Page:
Lose that big yellow grin

Wrongly used emojis can cost you your job and friendships

Published: 22nd February 2017 10:20 PM  |   Last Updated: 23rd February 2017 05:55 AM   |  A+A-

Express News Service

BENGALURU: A wraith is haunting our conversations. We don’t type out sentences that convey our happiness, instead we insert a smiley face, quick and easy. Face with Tears of Joy was crowned the Word of the Year, in 2015, by Oxford Dictionaries because emojis are a “nuanced form of expression, and one which can cross language barriers”.
But there Oxford got it wrong. People have lost friendships and jobs because an emoji was misinterpreted as cruelty or an insult.

Nishtha Goyal, an IT professional, recently lost her brother in an accident. “On the day of his funeral, I received a text message from a dear friend who sent a ‘sad’ emoticon. I was outraged... I found this extremely rude.” Nishtha says that her friend should have responded with some “thoughtful words”. “How long does that take?” she says, “we are no longer on good terms.”

Professional Misfire
34-year-old DV Kumar had to quit his job because of an emoji blunder. “I was working for a start-up and shared a good rapport with my boss,” he says. “We would exchange casual text messages until one day, when she was in a foul mood, I had texted her the ‘waving hand emoji’ to say a ‘Hi’ but she interpreted it as a ‘slap’.” They had had an argument the previous day over an idea and his boss thought he had sent her the smiley in anger. She demanded his resignation and he lost his job.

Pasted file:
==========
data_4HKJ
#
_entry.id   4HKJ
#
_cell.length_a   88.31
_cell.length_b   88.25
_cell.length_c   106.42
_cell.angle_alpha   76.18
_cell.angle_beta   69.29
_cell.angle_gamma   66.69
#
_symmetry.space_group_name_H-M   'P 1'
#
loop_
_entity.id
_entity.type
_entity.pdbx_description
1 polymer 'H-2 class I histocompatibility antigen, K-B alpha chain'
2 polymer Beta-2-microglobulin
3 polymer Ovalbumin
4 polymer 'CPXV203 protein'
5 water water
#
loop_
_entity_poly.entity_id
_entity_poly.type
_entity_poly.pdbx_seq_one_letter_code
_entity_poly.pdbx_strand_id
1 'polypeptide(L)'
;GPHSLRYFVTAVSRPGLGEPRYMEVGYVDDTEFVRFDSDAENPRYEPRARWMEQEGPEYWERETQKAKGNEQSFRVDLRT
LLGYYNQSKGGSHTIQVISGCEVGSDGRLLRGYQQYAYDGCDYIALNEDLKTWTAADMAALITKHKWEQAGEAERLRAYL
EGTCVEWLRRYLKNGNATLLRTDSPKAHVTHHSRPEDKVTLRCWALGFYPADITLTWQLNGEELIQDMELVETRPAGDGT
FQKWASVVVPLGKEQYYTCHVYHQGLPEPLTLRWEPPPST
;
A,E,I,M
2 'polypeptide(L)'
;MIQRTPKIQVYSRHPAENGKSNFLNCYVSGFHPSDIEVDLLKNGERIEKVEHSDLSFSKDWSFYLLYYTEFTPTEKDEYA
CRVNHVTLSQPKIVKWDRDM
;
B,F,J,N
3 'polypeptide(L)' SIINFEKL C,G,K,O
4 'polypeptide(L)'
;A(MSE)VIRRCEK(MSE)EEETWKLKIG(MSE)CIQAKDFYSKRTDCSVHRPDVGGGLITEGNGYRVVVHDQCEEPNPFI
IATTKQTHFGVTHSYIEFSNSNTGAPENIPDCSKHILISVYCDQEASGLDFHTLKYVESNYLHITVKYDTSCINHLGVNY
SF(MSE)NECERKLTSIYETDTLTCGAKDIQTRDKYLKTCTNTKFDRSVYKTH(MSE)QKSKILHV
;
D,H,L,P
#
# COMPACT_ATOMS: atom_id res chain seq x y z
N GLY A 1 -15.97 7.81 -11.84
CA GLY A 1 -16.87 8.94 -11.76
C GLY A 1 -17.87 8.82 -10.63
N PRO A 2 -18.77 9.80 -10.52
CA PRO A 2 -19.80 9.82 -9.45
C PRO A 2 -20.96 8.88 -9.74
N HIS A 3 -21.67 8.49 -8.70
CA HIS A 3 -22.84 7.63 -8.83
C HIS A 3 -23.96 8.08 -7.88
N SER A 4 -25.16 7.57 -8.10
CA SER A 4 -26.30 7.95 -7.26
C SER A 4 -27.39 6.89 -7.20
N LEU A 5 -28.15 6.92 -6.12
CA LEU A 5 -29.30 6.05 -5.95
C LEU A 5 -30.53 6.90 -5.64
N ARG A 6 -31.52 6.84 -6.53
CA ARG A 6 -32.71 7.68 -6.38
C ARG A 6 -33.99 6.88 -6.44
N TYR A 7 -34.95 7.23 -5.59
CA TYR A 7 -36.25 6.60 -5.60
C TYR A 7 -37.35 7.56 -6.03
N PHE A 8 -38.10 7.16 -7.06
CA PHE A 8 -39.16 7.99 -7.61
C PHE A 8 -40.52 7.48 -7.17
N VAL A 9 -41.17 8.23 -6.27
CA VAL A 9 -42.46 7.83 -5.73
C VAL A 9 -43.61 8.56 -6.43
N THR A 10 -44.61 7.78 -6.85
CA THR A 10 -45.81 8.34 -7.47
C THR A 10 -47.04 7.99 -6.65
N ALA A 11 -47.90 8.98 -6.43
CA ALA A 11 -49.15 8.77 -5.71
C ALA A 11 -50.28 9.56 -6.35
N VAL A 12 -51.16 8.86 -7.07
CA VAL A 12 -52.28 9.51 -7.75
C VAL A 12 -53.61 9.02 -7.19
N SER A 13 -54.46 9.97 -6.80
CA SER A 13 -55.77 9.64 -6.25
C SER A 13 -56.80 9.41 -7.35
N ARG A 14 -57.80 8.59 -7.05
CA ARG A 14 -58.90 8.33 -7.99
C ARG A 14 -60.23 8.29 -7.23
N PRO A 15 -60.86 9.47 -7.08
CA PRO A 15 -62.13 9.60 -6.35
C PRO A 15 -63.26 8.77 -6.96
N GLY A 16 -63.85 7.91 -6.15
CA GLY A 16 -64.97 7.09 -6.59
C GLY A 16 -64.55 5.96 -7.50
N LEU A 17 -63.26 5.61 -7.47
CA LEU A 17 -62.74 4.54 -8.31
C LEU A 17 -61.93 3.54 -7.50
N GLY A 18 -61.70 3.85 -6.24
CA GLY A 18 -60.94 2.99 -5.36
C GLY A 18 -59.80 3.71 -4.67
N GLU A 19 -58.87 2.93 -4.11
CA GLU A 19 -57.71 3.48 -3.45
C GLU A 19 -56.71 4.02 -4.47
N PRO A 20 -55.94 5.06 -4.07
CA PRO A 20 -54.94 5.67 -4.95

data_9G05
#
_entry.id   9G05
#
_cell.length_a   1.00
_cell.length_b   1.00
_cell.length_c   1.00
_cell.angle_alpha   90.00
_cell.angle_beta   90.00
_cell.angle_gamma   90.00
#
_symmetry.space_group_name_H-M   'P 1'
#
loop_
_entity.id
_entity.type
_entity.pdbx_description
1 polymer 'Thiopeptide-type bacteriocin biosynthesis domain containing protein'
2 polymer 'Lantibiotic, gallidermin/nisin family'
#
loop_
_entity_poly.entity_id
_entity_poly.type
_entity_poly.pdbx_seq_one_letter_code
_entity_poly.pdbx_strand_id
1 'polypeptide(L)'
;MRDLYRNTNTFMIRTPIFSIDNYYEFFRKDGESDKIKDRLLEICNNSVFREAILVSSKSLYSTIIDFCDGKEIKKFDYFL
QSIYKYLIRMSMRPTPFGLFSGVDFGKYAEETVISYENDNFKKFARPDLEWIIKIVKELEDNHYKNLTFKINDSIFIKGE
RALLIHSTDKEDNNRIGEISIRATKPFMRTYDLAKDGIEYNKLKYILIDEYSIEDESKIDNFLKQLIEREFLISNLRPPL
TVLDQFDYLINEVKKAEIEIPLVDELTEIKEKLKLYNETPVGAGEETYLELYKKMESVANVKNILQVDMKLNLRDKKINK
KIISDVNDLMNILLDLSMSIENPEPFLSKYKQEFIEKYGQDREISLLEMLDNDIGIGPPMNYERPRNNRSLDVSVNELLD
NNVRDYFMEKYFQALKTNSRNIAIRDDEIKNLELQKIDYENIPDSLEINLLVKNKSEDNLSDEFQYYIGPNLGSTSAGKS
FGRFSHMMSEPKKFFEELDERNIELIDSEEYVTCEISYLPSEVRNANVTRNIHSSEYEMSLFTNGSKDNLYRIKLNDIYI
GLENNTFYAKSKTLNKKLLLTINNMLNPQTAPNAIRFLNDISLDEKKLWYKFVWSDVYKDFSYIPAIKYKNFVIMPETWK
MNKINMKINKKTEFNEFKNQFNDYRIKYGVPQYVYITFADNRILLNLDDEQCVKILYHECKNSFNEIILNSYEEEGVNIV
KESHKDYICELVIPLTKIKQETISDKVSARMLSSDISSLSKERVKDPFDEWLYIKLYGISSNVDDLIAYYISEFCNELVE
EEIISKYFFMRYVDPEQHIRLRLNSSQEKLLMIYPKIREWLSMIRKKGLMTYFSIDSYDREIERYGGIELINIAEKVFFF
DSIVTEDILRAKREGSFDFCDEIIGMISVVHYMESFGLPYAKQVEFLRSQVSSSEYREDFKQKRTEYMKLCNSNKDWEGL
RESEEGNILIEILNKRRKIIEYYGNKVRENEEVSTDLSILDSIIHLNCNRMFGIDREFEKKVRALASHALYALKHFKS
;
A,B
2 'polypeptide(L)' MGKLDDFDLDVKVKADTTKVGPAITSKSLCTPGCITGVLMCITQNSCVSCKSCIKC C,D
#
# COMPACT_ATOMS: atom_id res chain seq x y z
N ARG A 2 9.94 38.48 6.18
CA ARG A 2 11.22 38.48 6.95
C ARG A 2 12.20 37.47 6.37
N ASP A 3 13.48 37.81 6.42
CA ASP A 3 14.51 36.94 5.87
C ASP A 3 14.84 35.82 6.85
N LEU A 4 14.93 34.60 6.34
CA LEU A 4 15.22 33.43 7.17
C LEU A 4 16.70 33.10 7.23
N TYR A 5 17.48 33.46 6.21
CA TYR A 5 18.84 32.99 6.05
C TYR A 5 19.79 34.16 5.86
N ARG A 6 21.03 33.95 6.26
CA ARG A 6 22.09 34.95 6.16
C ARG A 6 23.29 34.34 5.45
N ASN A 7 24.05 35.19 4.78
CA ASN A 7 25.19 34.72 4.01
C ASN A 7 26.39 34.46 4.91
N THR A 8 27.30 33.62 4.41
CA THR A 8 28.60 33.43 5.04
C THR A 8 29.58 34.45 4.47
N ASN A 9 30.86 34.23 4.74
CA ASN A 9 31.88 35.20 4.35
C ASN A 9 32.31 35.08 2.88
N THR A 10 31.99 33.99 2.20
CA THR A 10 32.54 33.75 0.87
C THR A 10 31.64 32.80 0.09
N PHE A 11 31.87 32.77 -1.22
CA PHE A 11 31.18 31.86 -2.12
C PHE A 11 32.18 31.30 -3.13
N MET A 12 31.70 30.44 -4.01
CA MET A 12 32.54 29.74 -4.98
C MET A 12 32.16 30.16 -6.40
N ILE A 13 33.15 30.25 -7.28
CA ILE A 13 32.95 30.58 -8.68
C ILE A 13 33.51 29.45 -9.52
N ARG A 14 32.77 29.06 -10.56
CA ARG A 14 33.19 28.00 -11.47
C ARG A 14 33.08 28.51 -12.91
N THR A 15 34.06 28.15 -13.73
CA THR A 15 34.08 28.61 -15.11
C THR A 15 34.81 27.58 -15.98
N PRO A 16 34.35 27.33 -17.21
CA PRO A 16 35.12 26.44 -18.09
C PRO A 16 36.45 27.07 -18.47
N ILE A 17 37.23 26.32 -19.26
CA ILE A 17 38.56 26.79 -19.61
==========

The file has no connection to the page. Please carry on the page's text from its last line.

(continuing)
Emoji sent in happiness can also end in grief. Maya Rao, a UG student from a city college, was looking to do her summer internship with a production house. Her internship was almost fixed with one of the big names. “I was very happy,” she says, “and instead of choosing to formally reply to the email, I sent some happy face emojis and also a kissing emoji.” What followed next, shocked her. The boss reverted immediately cancelling the internship for unprofessional behaviour.

Regression to Hieroglyphics
Prof Ivan Mathew, a linguist at Carnegie Mellon University at Pittsburg, laments how these emojis have eclipsed language. “It is always easy to go downhill than uphill,” he says. “After a millennia of painful improvement, from illiteracy to Shakespeare and beyond, humanity is rushing to throw it all away. We’re heading back to ancient Egyptian times, next stop the stone age, with a big yellow smiley grin on our faces.”
Bengaluru-based linguist expert Shyamala J says emoticons “seem the least interesting, funny and inventive of linguistic joys that the Internet has brought us.” She appreciates  Internet memes “with their set-up of repetition, brevity and a shared contextual frame” and places it “somewhere between haiku and standup punchline”.

Alan Thomas, a linguist who teaches in a Bengaluru-based private college, finds emojis puzzling. “Sometimes, men send inscrutable emojis, particulary in the context of romance,” he says. “For instance, they extensively use the winky face with a tongue sticking out. I have no clue what it means.”

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